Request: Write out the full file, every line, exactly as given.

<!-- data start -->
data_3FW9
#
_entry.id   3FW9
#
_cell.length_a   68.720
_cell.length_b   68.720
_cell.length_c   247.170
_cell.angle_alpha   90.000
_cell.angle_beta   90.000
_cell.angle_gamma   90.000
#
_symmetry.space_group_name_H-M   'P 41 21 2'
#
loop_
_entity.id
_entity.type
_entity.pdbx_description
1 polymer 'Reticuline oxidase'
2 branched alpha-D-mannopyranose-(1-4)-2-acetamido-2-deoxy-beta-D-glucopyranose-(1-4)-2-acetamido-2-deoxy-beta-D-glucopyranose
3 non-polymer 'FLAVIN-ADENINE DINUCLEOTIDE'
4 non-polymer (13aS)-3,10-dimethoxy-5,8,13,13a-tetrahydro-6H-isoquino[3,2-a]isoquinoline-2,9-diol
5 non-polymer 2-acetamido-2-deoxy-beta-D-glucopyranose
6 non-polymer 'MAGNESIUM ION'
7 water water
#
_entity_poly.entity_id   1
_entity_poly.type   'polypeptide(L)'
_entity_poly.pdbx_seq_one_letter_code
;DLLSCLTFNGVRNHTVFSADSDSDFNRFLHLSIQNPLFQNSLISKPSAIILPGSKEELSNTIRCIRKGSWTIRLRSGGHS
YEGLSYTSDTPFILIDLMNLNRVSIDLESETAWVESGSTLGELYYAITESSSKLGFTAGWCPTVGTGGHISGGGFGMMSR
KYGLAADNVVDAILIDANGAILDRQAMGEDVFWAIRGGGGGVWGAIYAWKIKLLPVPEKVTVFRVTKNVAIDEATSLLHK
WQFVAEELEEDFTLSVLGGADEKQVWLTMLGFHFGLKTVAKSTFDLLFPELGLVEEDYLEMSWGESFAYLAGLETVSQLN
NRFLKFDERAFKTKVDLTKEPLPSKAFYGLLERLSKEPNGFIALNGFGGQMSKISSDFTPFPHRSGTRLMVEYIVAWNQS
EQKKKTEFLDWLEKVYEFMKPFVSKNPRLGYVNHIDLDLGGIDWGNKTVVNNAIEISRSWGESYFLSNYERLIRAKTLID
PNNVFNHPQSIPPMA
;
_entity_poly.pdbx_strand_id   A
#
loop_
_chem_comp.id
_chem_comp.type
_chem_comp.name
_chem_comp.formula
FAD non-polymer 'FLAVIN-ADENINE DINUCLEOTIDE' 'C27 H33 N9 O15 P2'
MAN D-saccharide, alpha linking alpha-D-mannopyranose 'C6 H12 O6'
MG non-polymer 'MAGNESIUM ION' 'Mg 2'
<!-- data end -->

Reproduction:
data_3FW9
#
_entry.id   3FW9
#
_cell.length_a   68.720
_cell.length_b   68.720
_cell.length_c   247.170
_cell.angle_alpha   90.000
_cell.angle_beta   90.000
_cell.angle_gamma   90.000
#
_symmetry.space_group_name_H-M   'P 41 21 2'
#
loop_
_entity.id
_entity.type
_entity.pdbx_description
1 polymer 'Reticuline oxidase'
2 branched alpha-D-mannopyranose-(1-4)-2-acetamido-2-deoxy-beta-D-glucopyranose-(1-4)-2-acetamido-2-deoxy-beta-D-glucopyranose
3 non-polymer 'FLAVIN-ADENINE DINUCLEOTIDE'
4 non-polymer (13aS)-3,10-dimethoxy-5,8,13,13a-tetrahydro-6H-isoquino[3,2-a]isoquinoline-2,9-diol
5 non-polymer 2-acetamido-2-deoxy-beta-D-glucopyranose
6 non-polymer 'MAGNESIUM ION'
7 water water
#
_entity_poly.entity_id   1
_entity_poly.type   'polypeptide(L)'
_entity_poly.pdbx_seq_one_letter_code
;DLLSCLTFNGVRNHTVFSADSDSDFNRFLHLSIQNPLFQNSLISKPSAIILPGSKEELSNTIRCIRKGSWTIRLRSGGHS
YEGLSYTSDTPFILIDLMNLNRVSIDLESETAWVESGSTLGELYYAITESSSKLGFTAGWCPTVGTGGHISGGGFGMMSR
KYGLAADNVVDAILIDANGAILDRQAMGEDVFWAIRGGGGGVWGAIYAWKIKLLPVPEKVTVFRVTKNVAIDEATSLLHK
WQFVAEELEEDFTLSVLGGADEKQVWLTMLGFHFGLKTVAKSTFDLLFPELGLVEEDYLEMSWGESFAYLAGLETVSQLN
NRFLKFDERAFKTKVDLTKEPLPSKAFYGLLERLSKEPNGFIALNGFGGQMSKISSDFTPFPHRSGTRLMVEYIVAWNQS
EQKKKTEFLDWLEKVYEFMKPFVSKNPRLGYVNHIDLDLGGIDWGNKTVVNNAIEISRSWGESYFLSNYERLIRAKTLID
PNNVFNHPQSIPPMA
;
_entity_poly.pdbx_strand_id   A
#
loop_
_chem_comp.id
_chem_comp.type
_chem_comp.name
_chem_comp.formula
FAD non-polymer 'FLAVIN-ADENINE DINUCLEOTIDE' 'C27 H33 N9 O15 P2'
MAN D-saccharide, alpha linking alpha-D-mannopyranose 'C6 H12 O6'
MG non-polymer 'MAGNESIUM ION' 'Mg 2'